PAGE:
It is hard to avoid the fear, uncertainty, and doubt (FUD) when markets are tanking hard, so Euro Central Bank (ECB) berating digital assets is nothing new. It begs the question, why do they hate crypto so much?
There are various reasons why central banks, including the Euro Central Bank, and their leaders are staunchly opposed to cryptocurrency. Decentralized digital assets compete with central bank digital currency (CBDC) ideas. Christine Lagarde, ECB President, confirmed this in a subsequent statement:
“The day when we have the central bank digital currency, any digital euro, I will guarantee it. So the central bank will be behind it. I think that is vastly different from any of those things.”
The central bank will have complete power over a CBDC. Because it is based on a blockchain, all transactions will be traceable, giving banks even more control over people’s finances than they already have. Banks cannot control cryptocurrency, which is why they are working hard to have it banned.
Furthermore, a bank’s job is to earn off consumer deposits. They use a fractional reserve system, which implies that the banks lend and invest the money in their customer’s deposits, keeping just a fraction as a reserve. If everyone went to the bank to withdraw on the same day, the bank would fail because the funds are not physically present.
This is exactly what Satoshi Nakamoto warned against when he created Bitcoin (BTC) in the wake of the 2008 financial crisis, which banks essentially caused. The cycle is repeating with rampant inflation ravaging the world and central banks printing more money in the name of stimulus packages that only really devalue the underlying currency.
The current price of a Bitcoin is still just over $30,000, but Lagarde thinks it and other crypto assets are “worth nothing.” In an interview on Dutch TV aired on May 22, the ECB leader said that she has maintained “all along” that cryptos are “highly speculative, very risky assets.” The speculative part is common knowledge, but the banker then went on to declare:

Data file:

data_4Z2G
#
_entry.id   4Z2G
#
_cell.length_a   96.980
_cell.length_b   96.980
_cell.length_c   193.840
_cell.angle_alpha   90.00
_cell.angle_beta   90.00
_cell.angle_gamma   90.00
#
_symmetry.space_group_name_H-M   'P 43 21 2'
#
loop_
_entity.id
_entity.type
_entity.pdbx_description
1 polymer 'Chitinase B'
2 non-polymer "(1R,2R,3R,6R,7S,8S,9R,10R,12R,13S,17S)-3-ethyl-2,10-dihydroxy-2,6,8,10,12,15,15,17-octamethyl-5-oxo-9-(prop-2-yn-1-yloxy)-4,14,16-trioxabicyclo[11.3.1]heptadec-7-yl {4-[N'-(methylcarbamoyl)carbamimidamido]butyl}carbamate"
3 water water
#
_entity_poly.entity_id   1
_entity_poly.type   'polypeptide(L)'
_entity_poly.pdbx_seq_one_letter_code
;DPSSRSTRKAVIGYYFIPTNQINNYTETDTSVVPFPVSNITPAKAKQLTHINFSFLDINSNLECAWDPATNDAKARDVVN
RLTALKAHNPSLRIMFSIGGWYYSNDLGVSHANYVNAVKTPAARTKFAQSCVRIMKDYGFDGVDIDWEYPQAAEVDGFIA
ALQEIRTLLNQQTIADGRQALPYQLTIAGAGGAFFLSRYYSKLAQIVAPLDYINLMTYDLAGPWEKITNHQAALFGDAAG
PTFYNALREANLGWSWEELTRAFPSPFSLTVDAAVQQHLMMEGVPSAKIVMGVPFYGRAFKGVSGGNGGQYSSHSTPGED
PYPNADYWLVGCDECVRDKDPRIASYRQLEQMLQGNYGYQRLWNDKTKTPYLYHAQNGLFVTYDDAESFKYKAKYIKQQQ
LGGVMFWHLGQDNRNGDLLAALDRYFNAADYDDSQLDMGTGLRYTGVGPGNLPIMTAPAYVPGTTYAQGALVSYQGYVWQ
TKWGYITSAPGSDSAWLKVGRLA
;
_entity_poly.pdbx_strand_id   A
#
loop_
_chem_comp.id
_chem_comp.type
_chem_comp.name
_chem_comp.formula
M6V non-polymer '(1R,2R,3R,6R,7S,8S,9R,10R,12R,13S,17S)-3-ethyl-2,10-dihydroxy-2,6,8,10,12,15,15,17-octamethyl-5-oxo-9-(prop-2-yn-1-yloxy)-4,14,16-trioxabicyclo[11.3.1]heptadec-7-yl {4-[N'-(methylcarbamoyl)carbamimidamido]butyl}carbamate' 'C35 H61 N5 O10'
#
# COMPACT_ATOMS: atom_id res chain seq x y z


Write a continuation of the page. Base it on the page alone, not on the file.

“My very humble assessment is that it is worth nothing. It is based on nothing, there is no underlying assets to act as an anchor of safety.”
As a result of the global economic crisis, bankers have increased their anti-crypto arguments. Lagarde and the ECB urged for stronger crypto regulations earlier this year, citing sanctions evasion as the reason this time.
A major cryptocurrency market crash is nothing new; it occurred in 2018 and before that in 2014, when BTC lost more than 80% of its value before returning to set a new all-time high a year or two later. Currently, Bitcoin Fear and Greed Index is 10, and the market is still in a very cautious trend.
Crypto markets are currently down 56% from their November 2021 peak of just over $3 trillion, so there could be further to go before it hits the bottom of this current cycle.
DISCLAIMER: The Information on this website is provided as general market commentary and does not constitute investment advice. We encourage you to do your own research before investing.
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